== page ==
I’ve mentioned our nephew Andrew Kishman before. He is the pastor of the Miller Avenue United Church of Christ in Akron, in a neighborhood that has fallen on very tough times. Helping the people — of all faiths — who live in that decayed, dangerous place is a tough challenge, but it is a challenge that Andrew is willing to tackle. Our whole family is proud of him.
This morning Andrew wrote a wonderful piece about his thoughts on the decision of LeBron James to return to his roots. It’s an interesting take that you’ve probably not seen elsewhere, because it is written from the perspective of someone who struggles every day to give hope to kids whose situations seem hopeless. Andrew thinks that this famous athlete’s recognition of the pull of the community from whence he came, and his interest in giving back to that community in the way that only athletes can, might just provide that hope.
I think it’s nice of Andrew to thank LeBron — but I also think it would be nice for LeBron, and others, to thank people like Andrew.
The Columbus Commons is all decked out for the summer, with a king-size, on-the-ground chess set available for the scholarly gamers, a carrousel ready for the young and young at heart, and cool grass, good food truck options, and flowers for the rest of us. It’s a cool location, and getting cooler every day as more people move into the new apartment units that border the Commons and two other large developments are under construction just across the street in two directions.
Getting rid of the old enclosed City Center mall and replacing it with green space that can also serve as an entertainment venue during the summer months is one of the best things that has happened to downtown Columbus.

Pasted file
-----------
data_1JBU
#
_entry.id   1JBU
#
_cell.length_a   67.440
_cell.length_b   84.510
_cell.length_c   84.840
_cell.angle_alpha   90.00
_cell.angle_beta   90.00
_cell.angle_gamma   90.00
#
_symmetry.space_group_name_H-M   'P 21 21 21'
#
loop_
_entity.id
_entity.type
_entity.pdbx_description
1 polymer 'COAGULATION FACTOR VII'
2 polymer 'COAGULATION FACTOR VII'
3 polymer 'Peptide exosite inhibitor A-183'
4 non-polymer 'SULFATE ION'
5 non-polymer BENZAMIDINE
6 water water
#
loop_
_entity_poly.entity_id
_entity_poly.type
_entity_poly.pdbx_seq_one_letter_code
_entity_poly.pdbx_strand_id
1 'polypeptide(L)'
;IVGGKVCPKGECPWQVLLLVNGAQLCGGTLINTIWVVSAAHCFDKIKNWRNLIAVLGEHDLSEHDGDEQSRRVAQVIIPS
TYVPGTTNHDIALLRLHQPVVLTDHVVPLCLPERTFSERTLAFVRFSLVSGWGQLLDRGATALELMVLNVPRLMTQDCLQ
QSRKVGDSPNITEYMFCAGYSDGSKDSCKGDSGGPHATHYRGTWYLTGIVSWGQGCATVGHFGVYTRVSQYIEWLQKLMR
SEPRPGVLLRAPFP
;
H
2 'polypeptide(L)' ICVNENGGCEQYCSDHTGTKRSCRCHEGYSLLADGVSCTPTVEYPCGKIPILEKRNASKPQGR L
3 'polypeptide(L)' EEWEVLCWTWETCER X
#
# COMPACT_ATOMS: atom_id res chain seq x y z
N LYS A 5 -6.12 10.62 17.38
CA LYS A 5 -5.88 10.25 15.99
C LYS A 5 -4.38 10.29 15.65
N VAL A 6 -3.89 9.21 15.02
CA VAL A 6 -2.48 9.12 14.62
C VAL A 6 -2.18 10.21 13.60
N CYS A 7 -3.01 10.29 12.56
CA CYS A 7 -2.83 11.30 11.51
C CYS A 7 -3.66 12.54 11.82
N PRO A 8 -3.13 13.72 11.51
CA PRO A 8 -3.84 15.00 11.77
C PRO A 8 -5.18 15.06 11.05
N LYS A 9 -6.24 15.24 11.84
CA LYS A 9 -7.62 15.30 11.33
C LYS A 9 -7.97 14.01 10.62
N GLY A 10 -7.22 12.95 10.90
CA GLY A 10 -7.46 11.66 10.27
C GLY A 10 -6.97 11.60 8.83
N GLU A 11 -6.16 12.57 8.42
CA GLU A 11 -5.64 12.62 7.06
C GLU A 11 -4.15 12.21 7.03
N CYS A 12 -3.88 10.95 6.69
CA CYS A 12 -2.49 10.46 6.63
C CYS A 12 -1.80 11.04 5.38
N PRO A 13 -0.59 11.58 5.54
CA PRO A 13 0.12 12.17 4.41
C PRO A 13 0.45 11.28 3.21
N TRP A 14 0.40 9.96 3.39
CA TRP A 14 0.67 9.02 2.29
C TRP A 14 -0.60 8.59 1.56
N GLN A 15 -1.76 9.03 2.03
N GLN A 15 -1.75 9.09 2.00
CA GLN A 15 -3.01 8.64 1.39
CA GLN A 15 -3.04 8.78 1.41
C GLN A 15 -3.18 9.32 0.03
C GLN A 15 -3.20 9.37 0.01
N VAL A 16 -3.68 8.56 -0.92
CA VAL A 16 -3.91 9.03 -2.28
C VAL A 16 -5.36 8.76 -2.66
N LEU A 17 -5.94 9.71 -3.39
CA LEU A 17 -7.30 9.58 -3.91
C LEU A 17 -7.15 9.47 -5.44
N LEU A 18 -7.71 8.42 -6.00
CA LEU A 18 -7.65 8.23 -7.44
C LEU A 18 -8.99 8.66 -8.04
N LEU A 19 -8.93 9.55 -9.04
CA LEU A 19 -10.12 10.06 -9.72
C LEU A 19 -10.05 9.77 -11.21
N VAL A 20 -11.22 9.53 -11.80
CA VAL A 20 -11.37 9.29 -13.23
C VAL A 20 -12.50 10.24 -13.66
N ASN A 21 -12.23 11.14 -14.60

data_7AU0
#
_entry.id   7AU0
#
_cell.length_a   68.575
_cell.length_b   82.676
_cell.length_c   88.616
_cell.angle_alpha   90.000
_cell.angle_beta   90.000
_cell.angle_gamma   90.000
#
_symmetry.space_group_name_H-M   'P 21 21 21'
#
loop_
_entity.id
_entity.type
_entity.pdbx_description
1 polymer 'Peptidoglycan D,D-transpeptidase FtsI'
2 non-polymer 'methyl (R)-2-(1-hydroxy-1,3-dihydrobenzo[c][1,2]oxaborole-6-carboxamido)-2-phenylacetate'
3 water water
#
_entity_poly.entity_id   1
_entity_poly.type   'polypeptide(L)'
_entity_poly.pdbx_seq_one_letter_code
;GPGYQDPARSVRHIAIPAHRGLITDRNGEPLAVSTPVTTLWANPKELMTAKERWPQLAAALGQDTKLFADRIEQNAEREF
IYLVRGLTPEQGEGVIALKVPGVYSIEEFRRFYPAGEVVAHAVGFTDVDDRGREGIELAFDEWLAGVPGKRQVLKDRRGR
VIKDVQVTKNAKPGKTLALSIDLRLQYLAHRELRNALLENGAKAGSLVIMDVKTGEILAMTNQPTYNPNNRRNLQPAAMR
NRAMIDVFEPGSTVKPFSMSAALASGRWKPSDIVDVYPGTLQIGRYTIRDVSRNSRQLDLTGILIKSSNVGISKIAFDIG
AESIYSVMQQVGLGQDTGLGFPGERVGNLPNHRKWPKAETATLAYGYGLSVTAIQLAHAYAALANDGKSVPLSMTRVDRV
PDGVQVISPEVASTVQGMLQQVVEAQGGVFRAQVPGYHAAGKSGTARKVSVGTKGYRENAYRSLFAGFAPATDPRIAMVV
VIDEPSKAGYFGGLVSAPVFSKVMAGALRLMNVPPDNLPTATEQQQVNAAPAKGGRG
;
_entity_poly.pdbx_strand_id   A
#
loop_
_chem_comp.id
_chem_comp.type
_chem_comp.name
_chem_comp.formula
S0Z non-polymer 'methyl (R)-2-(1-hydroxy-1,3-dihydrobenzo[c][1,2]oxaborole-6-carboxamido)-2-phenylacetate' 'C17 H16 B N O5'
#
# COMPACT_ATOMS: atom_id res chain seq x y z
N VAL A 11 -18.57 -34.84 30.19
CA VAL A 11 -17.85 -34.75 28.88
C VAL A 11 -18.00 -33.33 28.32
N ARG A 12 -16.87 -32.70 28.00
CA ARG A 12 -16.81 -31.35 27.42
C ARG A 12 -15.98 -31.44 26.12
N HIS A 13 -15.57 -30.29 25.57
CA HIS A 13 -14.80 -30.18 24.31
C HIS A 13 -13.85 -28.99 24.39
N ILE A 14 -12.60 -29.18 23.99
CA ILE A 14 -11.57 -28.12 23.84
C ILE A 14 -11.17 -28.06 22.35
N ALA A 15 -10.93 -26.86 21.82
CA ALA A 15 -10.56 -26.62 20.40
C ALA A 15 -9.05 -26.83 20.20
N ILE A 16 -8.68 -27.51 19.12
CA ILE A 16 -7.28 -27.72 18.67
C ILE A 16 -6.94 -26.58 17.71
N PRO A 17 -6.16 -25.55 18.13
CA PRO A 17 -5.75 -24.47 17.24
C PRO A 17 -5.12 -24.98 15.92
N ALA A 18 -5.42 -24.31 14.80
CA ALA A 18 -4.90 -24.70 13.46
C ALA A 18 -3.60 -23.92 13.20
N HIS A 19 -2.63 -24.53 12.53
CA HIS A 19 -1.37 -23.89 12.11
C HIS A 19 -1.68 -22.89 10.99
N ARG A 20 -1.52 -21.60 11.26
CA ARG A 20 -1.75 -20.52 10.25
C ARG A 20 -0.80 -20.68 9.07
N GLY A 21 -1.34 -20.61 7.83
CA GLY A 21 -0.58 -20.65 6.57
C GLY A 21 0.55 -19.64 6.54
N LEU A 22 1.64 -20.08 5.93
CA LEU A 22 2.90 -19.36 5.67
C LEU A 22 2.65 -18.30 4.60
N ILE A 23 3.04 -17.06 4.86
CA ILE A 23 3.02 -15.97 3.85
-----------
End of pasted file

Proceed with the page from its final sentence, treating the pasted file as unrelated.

Yesterday I was driving in downtown Columbus, in line behind one of those generic, ubiquitous, slow-moving SUVs. I looked at the colossal rear end of the vehicle and saw that it was called the Buick Enclave.
The Enclave? Now there’s a car name.
The Enclave is both evocative and designed to appeal to a very specific segment of the population. Evocative, because the enormous car actually looked like a big, boxy, rolling chunk of metal capable of sheltering a healthy segment of the population from the ravages of the outside world. Of limited and specific appeal, because no one who buys an Enclave is looking for anything sporty or daring. Nope, they want safety, and comfortable seats, and lots of cupholders where they can store the drinks they’re sipping in happy security as ugly, dangerous reality slides by outside their windows.
Car manufacturers do a pretty good job with names that define the vehicle itself, like the Mustang, or the Challenger, or the Nissan Cube. The Buick Enclave, I think, has to have a place in the Pantheon of great car names. But should it concern us that there apparently is a healthy market of American car buyers who are looking for a rolling enclave?